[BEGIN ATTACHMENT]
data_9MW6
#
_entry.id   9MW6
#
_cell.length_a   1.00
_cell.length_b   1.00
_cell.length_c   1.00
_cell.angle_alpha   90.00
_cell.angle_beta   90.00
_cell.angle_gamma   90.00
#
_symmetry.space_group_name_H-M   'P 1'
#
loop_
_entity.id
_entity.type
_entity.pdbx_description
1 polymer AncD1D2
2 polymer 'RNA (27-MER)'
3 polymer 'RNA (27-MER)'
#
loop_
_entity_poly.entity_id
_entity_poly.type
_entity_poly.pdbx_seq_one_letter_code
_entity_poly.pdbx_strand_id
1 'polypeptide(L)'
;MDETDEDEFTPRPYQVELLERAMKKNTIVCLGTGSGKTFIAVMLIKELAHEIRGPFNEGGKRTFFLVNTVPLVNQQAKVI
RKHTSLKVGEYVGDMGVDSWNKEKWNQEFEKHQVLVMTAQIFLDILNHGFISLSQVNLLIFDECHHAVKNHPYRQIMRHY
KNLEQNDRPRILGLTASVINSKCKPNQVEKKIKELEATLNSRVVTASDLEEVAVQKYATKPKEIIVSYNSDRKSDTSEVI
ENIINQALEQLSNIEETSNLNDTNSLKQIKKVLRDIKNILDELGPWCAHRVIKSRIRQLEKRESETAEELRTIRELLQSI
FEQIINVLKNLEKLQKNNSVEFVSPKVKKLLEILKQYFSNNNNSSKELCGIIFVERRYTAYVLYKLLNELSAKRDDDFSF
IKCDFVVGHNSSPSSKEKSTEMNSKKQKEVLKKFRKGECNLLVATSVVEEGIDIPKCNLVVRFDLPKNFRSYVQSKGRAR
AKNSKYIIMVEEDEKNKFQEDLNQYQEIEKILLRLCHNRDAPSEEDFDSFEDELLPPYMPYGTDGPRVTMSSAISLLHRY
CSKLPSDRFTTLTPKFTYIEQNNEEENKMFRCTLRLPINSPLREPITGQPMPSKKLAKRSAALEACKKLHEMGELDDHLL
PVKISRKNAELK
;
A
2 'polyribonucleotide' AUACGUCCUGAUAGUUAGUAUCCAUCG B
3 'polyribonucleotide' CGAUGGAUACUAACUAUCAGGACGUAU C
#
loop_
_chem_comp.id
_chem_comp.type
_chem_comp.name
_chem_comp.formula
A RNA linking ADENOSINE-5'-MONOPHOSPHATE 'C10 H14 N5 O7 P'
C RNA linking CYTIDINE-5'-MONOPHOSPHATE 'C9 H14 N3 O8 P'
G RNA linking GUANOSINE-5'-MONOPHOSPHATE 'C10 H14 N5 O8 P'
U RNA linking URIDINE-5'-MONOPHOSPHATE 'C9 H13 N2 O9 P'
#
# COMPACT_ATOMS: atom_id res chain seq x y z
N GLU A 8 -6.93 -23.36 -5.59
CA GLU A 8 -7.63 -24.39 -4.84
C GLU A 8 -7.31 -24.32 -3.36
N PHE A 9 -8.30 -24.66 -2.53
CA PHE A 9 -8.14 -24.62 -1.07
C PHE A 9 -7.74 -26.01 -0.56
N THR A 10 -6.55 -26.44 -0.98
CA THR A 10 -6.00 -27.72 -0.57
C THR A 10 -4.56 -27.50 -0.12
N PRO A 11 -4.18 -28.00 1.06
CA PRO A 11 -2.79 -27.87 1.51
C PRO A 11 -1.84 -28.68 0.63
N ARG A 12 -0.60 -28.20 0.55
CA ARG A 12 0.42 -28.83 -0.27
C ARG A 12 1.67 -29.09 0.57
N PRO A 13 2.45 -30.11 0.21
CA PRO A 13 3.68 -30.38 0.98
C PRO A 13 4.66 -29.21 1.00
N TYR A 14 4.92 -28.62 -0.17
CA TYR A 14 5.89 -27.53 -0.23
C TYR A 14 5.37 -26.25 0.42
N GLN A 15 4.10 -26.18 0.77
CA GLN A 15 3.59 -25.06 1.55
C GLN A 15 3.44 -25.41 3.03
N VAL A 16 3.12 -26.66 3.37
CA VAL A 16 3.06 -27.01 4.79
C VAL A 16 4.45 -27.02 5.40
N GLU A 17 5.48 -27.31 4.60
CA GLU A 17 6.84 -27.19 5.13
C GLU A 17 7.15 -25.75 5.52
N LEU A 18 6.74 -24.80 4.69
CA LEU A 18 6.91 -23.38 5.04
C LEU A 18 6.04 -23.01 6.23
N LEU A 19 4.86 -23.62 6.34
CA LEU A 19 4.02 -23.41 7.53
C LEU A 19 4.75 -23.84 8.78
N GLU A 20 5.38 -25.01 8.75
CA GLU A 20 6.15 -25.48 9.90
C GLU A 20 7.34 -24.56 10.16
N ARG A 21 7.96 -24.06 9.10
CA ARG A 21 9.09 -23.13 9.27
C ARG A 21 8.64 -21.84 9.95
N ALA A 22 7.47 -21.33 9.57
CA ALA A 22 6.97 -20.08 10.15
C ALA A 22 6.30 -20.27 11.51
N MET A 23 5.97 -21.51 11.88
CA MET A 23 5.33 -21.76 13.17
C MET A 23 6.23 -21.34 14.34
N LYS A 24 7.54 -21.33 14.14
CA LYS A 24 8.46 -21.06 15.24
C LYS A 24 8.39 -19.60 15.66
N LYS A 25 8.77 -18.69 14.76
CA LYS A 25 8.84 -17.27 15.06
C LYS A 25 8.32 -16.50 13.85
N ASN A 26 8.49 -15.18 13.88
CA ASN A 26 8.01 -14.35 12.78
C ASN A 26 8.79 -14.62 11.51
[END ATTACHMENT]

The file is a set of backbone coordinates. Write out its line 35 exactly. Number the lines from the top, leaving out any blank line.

CSKLPSDRFTTLTPKFTYIEQNNEEENKMFRCTLRLPINSPLREPITGQPMPSKKLAKRSAALEACKKLHEMGELDDHLL